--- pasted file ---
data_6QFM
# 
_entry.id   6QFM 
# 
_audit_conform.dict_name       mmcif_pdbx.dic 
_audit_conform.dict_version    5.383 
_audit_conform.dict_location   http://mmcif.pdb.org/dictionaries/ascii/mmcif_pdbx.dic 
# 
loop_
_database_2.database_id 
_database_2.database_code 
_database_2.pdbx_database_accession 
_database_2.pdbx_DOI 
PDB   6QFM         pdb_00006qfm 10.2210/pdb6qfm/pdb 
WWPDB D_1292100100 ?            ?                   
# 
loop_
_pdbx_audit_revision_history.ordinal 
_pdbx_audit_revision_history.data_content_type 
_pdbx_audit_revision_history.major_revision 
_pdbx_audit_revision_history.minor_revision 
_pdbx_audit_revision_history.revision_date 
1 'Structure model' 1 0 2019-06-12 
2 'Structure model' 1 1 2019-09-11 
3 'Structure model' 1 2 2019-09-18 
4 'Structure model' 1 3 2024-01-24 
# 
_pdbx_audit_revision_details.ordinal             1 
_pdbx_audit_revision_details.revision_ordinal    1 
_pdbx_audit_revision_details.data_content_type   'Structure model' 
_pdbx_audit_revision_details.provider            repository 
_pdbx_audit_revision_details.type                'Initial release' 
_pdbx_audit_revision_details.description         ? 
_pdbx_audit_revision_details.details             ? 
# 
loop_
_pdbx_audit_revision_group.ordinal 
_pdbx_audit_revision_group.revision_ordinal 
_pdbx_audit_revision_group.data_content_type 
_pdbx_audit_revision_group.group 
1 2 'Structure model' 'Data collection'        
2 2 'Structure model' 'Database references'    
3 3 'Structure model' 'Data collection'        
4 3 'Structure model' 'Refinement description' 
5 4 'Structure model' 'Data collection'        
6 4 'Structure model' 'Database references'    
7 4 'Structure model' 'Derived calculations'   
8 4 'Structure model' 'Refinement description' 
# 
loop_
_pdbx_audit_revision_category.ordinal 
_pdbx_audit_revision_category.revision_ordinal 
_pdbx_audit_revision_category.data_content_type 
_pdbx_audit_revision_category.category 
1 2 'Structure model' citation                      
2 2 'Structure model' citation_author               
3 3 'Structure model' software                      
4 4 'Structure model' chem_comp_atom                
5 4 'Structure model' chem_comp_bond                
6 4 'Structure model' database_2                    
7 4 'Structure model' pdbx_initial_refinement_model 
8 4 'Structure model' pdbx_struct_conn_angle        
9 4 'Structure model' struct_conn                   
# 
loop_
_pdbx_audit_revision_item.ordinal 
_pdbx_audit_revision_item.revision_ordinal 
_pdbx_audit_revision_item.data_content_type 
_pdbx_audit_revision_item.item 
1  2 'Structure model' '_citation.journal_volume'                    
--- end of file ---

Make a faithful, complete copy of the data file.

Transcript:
data_6QFM
# 
_entry.id   6QFM 
# 
_audit_conform.dict_name       mmcif_pdbx.dic 
_audit_conform.dict_version    5.383 
_audit_conform.dict_location   http://mmcif.pdb.org/dictionaries/ascii/mmcif_pdbx.dic 
# 
loop_
_database_2.database_id 
_database_2.database_code 
_database_2.pdbx_database_accession 
_database_2.pdbx_DOI 
PDB   6QFM         pdb_00006qfm 10.2210/pdb6qfm/pdb 
WWPDB D_1292100100 ?            ?                   
# 
loop_
_pdbx_audit_revision_history.ordinal 
_pdbx_audit_revision_history.data_content_type 
_pdbx_audit_revision_history.major_revision 
_pdbx_audit_revision_history.minor_revision 
_pdbx_audit_revision_history.revision_date 
1 'Structure model' 1 0 2019-06-12 
2 'Structure model' 1 1 2019-09-11 
3 'Structure model' 1 2 2019-09-18 
4 'Structure model' 1 3 2024-01-24 
# 
_pdbx_audit_revision_details.ordinal             1 
_pdbx_audit_revision_details.revision_ordinal    1 
_pdbx_audit_revision_details.data_content_type   'Structure model' 
_pdbx_audit_revision_details.provider            repository 
_pdbx_audit_revision_details.type                'Initial release' 
_pdbx_audit_revision_details.description         ? 
_pdbx_audit_revision_details.details             ? 
# 
loop_
_pdbx_audit_revision_group.ordinal 
_pdbx_audit_revision_group.revision_ordinal 
_pdbx_audit_revision_group.data_content_type 
_pdbx_audit_revision_group.group 
1 2 'Structure model' 'Data collection'        
2 2 'Structure model' 'Database references'    
3 3 'Structure model' 'Data collection'        
4 3 'Structure model' 'Refinement description' 
5 4 'Structure model' 'Data collection'        
6 4 'Structure model' 'Database references'    
7 4 'Structure model' 'Derived calculations'   
8 4 'Structure model' 'Refinement description' 
# 
loop_
_pdbx_audit_revision_category.ordinal 
_pdbx_audit_revision_category.revision_ordinal 
_pdbx_audit_revision_category.data_content_type 
_pdbx_audit_revision_category.category 
1 2 'Structure model' citation                      
2 2 'Structure model' citation_author               
3 3 'Structure model' software                      
4 4 'Structure model' chem_comp_atom                
5 4 'Structure model' chem_comp_bond                
6 4 'Structure model' database_2                    
7 4 'Structure model' pdbx_initial_refinement_model 
8 4 'Structure model' pdbx_struct_conn_angle        
9 4 'Structure model' struct_conn                   
# 
loop_
_pdbx_audit_revision_item.ordinal 
_pdbx_audit_revision_item.revision_ordinal 
_pdbx_audit_revision_item.data_content_type 
_pdbx_audit_revision_item.item 
1  2 'Structure model' '_citation.journal_volume'                    